Small changes make a big difference
It’s the New Year and many people are resolving to make changes in their lives, especially concerning the food they eat. But we all know how that often goes! We’re super motivated during January, but by the time February rolls around, the enthusiasm has worn off and we’re back to our old habits. So how can we make changes that are sustainable for the long term?
Dr. BJ Fogg, founder and director of the Behavior Design Lab at Stanford University, has been looking into this challenge, and he’s identified a formula for any successful shift in behavior. He suggests that the first step to a successful change is motivation. You need to pick a change that you really want to do, not just feel like it’s something you ought to do. So think carefully through your motivation to change your diet, is it for your health?, for the environment? or for the animals? for example. Find or print out a positive picture relating to that motivation and stick it on your refrigerator – perhaps it’s a picture of you when you were healthier and more energetic, a picture of a beautiful forest, or cute farm animals – something that will inspire you every time you think about food.
The second step is to find a simple first action that you can easily do. Perhaps you can find one plant-based recipe that sounds delicious, and plan to make it and eat it within the next week. Perhaps the next time you eat out, you can choose the vegetarian or vegan option on the menu instead of your usual favorite. Or perhaps you’ll decide to eat a piece of fruit in place of a less healthy snack. The simpler the step, the more likelihood you have of success, and success is key to motivating yourself to try again.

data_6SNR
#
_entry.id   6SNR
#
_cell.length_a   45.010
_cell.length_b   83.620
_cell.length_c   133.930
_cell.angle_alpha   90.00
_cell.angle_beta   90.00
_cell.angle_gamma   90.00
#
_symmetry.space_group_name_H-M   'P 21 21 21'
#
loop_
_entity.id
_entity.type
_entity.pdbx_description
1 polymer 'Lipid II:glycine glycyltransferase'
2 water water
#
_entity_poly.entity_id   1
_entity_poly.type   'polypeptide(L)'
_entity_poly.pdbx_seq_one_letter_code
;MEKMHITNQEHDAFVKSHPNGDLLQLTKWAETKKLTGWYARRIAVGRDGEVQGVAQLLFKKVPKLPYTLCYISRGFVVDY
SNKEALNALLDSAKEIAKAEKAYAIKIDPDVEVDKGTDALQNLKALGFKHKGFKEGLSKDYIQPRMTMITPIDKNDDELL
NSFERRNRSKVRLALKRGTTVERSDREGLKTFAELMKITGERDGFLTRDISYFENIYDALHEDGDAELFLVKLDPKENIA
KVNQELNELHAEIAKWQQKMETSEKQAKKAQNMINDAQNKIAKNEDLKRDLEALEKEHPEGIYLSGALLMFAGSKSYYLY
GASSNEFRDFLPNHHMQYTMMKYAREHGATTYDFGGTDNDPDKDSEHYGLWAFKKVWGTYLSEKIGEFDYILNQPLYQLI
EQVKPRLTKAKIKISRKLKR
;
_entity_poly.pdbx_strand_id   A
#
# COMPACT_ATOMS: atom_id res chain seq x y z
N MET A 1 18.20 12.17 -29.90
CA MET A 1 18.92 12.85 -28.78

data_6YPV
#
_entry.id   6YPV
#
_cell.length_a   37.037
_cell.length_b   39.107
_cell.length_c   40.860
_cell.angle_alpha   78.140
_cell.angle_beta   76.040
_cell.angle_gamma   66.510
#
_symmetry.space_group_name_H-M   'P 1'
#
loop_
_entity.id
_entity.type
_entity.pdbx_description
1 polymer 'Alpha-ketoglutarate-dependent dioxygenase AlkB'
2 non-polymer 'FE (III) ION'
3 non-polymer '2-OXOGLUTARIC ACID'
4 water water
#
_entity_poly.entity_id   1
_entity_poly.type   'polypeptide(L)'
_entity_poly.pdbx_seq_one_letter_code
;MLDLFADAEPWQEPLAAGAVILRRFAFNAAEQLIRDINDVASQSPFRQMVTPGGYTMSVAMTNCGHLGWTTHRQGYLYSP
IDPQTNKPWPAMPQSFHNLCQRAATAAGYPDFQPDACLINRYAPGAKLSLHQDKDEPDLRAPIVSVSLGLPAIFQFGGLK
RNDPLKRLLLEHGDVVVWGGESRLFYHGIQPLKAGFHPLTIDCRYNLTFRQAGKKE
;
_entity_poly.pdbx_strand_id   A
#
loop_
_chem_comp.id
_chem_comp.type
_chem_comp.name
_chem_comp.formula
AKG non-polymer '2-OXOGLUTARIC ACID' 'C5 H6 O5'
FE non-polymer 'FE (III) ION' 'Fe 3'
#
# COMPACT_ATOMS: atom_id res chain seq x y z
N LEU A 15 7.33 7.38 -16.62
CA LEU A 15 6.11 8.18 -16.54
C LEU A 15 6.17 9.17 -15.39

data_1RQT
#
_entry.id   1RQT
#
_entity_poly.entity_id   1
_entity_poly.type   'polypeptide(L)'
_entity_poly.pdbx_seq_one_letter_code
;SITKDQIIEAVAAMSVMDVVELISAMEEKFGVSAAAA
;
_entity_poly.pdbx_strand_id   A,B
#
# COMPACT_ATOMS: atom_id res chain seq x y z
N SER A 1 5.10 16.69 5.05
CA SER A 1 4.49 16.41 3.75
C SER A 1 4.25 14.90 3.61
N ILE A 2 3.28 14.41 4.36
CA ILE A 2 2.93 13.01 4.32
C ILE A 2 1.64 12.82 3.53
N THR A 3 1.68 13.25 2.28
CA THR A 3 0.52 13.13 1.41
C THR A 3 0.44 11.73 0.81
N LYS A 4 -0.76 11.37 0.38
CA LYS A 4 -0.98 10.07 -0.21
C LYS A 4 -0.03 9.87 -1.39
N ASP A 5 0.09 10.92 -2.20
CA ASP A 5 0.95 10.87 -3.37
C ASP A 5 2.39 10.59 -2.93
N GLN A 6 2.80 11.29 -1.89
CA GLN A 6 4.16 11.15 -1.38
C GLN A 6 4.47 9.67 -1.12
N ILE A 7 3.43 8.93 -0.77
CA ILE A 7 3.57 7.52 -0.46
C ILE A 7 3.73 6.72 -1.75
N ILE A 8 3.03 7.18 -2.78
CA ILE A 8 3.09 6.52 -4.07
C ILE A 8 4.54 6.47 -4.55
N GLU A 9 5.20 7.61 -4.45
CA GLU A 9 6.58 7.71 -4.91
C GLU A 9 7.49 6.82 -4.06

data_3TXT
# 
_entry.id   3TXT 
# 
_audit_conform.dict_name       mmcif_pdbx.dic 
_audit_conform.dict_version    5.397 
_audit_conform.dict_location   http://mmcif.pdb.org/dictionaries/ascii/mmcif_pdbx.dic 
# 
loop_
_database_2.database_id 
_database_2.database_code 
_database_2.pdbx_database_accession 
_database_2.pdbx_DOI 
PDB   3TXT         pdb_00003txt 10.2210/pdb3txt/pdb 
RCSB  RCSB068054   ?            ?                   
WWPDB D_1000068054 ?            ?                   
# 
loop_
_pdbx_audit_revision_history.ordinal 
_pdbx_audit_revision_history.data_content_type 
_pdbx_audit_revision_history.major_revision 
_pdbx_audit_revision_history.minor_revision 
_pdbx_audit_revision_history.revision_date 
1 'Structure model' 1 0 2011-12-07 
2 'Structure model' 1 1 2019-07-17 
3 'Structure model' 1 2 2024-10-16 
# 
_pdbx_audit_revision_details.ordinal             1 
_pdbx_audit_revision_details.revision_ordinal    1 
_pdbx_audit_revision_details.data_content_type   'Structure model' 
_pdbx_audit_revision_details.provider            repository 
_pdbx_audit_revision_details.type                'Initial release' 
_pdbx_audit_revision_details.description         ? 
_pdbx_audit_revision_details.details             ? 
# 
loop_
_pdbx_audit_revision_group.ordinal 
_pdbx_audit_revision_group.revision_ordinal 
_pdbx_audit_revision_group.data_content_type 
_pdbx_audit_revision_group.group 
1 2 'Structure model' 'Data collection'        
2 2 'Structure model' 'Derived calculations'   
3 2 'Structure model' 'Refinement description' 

The third step is to prompt yourself, reminding you to continue this success. Post a recipe you plan to try on the refrigerator, or put bookmarks in a cookbook of the plant-based recipes that look appealing. Make a shopping list of foods you intend to buy, so that you don’t just grab the foods you’ve always bought. Remove foods from your fridge or cupboard that you don’t intend to eat anymore. When eating out, look online at the menu beforehand and decide what you will eat, so that when you get there, the choice is simple.
The fourth step, whatever you choose to do, is that every time you take a positive action in the direction you wish to move, celebrate immediately, with an internal “Good job!” or an outward fist pump. If you can include other family members or friends in this change, and celebrate each small step together, you will get greater rewards and feel even more motivated. This will help your brain associate the change with positive feelings and make you want to do it again. You will feel happier about repeating the change until it becomes a regular habit, and by celebrating every time you take a positive step toward the diet you desire, you’ll feel motivated to move on to more or bigger challenges.
Before you know it, you’ll have taken the steps needed to change your diet, and your new habits will feel like old friends.